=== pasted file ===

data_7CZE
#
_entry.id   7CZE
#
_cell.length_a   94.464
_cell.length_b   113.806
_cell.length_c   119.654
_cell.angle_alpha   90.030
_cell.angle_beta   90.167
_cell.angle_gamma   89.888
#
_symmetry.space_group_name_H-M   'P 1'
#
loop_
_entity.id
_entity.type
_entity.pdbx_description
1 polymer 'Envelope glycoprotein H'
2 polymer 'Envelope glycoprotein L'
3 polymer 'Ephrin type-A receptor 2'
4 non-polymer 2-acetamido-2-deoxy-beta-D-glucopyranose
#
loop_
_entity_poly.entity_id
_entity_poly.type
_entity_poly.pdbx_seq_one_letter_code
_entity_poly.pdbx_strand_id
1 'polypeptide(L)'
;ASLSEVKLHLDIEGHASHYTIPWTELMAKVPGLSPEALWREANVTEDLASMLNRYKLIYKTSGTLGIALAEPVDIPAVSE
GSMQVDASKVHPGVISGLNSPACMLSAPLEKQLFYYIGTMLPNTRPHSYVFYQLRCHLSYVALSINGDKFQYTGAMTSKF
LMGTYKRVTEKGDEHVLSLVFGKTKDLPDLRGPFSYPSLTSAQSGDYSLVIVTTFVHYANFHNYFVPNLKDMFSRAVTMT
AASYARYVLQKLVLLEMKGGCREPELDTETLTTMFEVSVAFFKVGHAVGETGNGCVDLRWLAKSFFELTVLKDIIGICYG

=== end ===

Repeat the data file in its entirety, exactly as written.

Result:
data_7CZE
#
_entry.id   7CZE
#
_cell.length_a   94.464
_cell.length_b   113.806
_cell.length_c   119.654
_cell.angle_alpha   90.030
_cell.angle_beta   90.167
_cell.angle_gamma   89.888
#
_symmetry.space_group_name_H-M   'P 1'
#
loop_
_entity.id
_entity.type
_entity.pdbx_description
1 polymer 'Envelope glycoprotein H'
2 polymer 'Envelope glycoprotein L'
3 polymer 'Ephrin type-A receptor 2'
4 non-polymer 2-acetamido-2-deoxy-beta-D-glucopyranose
#
loop_
_entity_poly.entity_id
_entity_poly.type
_entity_poly.pdbx_seq_one_letter_code
_entity_poly.pdbx_strand_id
1 'polypeptide(L)'
;ASLSEVKLHLDIEGHASHYTIPWTELMAKVPGLSPEALWREANVTEDLASMLNRYKLIYKTSGTLGIALAEPVDIPAVSE
GSMQVDASKVHPGVISGLNSPACMLSAPLEKQLFYYIGTMLPNTRPHSYVFYQLRCHLSYVALSINGDKFQYTGAMTSKF
LMGTYKRVTEKGDEHVLSLVFGKTKDLPDLRGPFSYPSLTSAQSGDYSLVIVTTFVHYANFHNYFVPNLKDMFSRAVTMT
AASYARYVLQKLVLLEMKGGCREPELDTETLTTMFEVSVAFFKVGHAVGETGNGCVDLRWLAKSFFELTVLKDIIGICYG